Making the Grades
It’s not unusual for teens to feel like they have the “worst parents ever”. But in the case of the kids in The Way Way Back, they might just be right. Once these adults arrive at their beachfront properties they begin behaving badly (though they likely do the same at home too). But while acting like college kids on spring break is one thing, admitting to it would require something none of these adults possess—maturity.
Instead these grown-ups engage in unmarried sex, excessive drinking and illegal drug use. Meanwhile their kids, who are more often than not treated like unwanted baggage from now-defunct marriages, are left to fend for themselves if they’re lucky or openly disparaged by the adults if they’re not.
So is the behavior of Trent (Steve Carell). When he and his daughter Steph (Zoe Levin) pull up at their cabin they have his new girlfriend Pam (Toni Collette) and her son Duncan (Liam James) in tow. By the time they are greeted by Trent’s blathering alcoholic neighbor Betty (Allison Janney), Trent has already taken the opportunity to humiliate Duncan, letting him know where the two of them stand. (Let’s just say Trent is not into parenting. He gladly turns a blind eye to his teenaged daughter’s drinking and hardly even acknowledges her existence.)
Duncan can’t think of a worse place to spend his summer.
Forced to fill his time while the adults party into the night and then sleep in all morning, the awkward teen wanders down to the water park where he eventually meets Owen (Sam Rockwell), another failed-to-launce adult who manages the complex. While Owen lacks any real managerial skills (he leaves it to his staff to run the park), he does have the ability to connect with the unhappy teen. And although Owen might not be a parent’s first pick for a role model, he does a better job of it than any of the other grown-ups in this movie. Befriended by Owen, Caitlin (Maya Rudolph), Roddy (Nat Faxon), Lewis (Jim Rash) and the other staff members, Duncan finally finds a place where he fits in.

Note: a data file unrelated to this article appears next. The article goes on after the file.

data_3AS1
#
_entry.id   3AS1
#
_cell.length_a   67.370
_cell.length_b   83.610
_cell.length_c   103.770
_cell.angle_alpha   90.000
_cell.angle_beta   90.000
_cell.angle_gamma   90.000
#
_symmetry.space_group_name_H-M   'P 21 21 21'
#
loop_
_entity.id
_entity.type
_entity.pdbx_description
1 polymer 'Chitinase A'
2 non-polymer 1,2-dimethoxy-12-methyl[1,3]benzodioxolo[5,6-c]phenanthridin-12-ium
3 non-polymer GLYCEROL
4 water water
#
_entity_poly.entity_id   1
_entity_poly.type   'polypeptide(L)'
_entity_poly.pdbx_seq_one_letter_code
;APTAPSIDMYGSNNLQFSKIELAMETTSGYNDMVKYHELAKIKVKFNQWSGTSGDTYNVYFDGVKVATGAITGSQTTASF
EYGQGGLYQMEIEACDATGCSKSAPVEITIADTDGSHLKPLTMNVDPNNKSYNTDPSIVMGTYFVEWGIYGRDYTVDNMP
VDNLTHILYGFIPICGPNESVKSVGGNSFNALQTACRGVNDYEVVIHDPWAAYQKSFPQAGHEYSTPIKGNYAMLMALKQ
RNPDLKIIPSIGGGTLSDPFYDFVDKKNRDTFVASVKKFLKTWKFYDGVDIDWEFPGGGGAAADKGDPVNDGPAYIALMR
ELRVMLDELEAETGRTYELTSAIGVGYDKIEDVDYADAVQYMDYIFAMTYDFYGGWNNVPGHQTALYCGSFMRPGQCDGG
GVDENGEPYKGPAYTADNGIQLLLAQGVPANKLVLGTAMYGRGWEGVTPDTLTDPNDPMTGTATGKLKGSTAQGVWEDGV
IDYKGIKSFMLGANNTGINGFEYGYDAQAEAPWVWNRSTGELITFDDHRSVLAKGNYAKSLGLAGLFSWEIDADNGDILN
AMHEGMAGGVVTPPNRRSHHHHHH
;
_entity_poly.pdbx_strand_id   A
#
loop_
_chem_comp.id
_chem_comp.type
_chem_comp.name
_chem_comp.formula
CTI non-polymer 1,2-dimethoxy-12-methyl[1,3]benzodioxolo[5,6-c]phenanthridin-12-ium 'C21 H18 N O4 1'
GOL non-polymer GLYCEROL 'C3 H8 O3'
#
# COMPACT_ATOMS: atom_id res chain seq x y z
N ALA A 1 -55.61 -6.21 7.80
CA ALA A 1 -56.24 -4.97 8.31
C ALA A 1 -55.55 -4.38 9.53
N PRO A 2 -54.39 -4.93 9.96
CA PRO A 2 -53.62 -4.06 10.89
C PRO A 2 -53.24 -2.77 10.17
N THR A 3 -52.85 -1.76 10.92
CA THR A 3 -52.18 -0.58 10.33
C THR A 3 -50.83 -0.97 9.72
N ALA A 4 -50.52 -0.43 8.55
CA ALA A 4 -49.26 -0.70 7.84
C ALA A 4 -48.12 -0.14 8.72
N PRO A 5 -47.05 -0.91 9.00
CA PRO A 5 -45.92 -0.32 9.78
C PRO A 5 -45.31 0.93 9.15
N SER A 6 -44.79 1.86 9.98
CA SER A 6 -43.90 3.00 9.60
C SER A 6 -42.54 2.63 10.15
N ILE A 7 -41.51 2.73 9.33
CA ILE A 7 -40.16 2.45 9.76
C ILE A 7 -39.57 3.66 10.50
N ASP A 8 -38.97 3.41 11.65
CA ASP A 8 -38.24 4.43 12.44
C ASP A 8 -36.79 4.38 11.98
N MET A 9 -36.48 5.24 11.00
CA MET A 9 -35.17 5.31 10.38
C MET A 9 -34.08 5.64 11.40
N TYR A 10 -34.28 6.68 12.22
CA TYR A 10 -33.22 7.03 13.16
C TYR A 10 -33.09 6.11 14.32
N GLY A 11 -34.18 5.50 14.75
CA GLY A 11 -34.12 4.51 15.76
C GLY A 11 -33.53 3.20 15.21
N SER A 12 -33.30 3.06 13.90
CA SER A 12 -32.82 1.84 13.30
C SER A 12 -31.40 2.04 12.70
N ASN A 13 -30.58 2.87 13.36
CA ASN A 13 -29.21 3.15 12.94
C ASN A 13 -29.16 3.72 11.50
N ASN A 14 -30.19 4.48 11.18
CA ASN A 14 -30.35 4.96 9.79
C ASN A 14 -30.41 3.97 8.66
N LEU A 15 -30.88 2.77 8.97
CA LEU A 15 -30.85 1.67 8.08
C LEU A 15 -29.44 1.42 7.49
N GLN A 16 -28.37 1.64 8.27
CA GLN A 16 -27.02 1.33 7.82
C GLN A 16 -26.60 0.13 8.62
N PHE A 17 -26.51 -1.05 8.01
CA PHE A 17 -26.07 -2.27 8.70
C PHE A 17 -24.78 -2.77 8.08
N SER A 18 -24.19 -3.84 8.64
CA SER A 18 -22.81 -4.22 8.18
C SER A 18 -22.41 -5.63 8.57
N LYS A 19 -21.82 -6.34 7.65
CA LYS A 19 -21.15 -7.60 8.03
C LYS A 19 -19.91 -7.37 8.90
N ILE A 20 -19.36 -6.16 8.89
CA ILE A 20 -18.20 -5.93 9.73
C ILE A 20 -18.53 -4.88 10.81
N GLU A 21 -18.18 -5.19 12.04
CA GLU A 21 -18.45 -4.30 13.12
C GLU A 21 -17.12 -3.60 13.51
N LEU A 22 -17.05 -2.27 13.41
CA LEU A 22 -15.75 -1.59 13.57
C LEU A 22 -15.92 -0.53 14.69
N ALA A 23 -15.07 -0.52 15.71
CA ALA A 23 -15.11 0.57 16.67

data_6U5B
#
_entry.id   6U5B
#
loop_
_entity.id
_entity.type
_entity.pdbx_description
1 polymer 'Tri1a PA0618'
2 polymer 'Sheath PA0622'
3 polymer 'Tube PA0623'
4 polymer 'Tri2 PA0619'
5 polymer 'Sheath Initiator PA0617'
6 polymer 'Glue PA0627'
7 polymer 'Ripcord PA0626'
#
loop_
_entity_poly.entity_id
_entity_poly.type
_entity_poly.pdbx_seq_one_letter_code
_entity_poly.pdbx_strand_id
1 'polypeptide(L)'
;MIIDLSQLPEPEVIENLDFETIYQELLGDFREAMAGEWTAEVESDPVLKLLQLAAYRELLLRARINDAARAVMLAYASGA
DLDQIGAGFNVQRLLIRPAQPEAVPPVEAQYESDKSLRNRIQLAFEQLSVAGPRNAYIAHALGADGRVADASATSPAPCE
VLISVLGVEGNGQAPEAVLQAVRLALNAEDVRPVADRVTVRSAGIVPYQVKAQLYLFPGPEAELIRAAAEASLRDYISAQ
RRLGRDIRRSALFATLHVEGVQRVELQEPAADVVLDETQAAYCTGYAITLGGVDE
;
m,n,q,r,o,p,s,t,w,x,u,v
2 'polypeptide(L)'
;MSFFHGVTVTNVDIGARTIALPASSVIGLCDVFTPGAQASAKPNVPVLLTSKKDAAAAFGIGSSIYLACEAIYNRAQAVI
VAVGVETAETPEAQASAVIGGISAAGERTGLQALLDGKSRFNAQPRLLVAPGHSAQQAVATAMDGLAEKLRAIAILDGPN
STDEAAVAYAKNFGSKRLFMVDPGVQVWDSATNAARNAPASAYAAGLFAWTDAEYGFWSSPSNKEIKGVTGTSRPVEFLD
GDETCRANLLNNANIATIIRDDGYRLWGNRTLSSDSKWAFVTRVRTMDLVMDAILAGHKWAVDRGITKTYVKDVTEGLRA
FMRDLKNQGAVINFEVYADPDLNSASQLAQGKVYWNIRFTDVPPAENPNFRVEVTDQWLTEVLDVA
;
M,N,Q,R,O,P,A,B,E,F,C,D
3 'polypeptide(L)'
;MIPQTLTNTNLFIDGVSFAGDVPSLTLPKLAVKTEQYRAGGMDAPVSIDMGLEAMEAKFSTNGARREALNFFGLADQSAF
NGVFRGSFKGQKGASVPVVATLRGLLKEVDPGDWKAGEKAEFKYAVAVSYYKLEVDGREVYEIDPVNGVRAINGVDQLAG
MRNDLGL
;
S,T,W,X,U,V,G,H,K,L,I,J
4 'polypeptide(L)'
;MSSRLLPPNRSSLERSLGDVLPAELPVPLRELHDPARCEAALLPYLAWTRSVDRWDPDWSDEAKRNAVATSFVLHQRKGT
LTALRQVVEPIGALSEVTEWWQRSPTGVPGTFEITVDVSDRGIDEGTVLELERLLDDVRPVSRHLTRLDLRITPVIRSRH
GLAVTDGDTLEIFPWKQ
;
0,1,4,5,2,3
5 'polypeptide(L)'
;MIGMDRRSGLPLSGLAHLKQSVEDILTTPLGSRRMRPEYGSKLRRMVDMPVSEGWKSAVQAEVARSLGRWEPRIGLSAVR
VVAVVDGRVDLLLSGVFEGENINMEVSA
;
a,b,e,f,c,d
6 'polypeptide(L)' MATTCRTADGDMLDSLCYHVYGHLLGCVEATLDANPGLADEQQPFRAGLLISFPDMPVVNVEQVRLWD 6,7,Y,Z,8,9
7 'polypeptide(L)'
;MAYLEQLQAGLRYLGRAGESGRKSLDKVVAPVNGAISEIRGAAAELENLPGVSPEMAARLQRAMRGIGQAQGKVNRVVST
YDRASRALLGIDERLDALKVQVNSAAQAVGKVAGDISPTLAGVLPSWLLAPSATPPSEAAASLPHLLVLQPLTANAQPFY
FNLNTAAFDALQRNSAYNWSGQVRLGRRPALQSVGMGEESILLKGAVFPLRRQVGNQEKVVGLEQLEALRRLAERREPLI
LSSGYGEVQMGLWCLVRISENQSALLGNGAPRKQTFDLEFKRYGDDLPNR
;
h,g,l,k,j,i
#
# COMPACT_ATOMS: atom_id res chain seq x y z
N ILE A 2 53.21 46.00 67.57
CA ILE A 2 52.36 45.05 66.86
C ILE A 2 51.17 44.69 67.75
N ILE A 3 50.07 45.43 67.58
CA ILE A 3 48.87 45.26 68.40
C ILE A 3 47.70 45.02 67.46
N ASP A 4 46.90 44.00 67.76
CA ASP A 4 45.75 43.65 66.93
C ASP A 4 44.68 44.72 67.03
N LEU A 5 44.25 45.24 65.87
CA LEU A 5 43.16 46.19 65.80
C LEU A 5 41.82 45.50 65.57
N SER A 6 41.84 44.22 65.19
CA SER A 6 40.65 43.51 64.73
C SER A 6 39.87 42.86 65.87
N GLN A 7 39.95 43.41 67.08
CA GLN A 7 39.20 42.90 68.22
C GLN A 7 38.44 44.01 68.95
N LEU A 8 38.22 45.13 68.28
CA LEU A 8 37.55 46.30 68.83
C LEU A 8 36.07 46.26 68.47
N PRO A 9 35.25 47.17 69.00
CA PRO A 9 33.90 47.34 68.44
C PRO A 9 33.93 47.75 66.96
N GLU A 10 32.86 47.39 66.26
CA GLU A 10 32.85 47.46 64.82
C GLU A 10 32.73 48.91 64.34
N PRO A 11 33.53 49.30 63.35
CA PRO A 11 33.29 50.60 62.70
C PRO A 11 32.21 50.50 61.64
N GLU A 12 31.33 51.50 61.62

The Way Way Back, written and directed by Nat Faxon and Jim Rash, walks a fine line between comedy and drama with its adult children and childish adults. But those aren’t the only disparities in this film. Steph and her girlfriends parade around the public beach in tiny bikinis but seem to think they can choose who looks at their near naked bodies. And Betty, who constantly belittles her son Peter (River Alexander), expects his respect.
I’m not sure if this film is supposed to justify teens’ feelings about terrible parents or give adults a wake-up call. Unfortunately this commentary on the sad state of parenting misfires for family viewers concerned about content. Along with frequent profanities (including some strong sexual expletives) and alcohol abuse, Betty’s running sexual dialogue leaves even her neighbors feeling uncomfortable. Considering how dysfunctional every adult is in this movie, it’s surprising their abandoned offspring function as well as they do. Luckily for Duncan, he finds the one place in the world where he can thrive—and that’s a hopeful turn of events in an otherwise miserable summer.
Theatrical Release Date: 3 July 2013 (Limited)
Discussion Ideas After The Movie
Teaching ideas and topics to discuss about The Way Way Back.
What are the challenges of blending families? What responsibility do parents have to their children from a previous relationship? Why do the adults in this movie act so irresponsibly?
Why do so many employees at the water park seem to be caught in time warp where they are unable to move on to more adult responsibilities or relationships?
Why does Owen relate to Duncan? What may have happened in his past?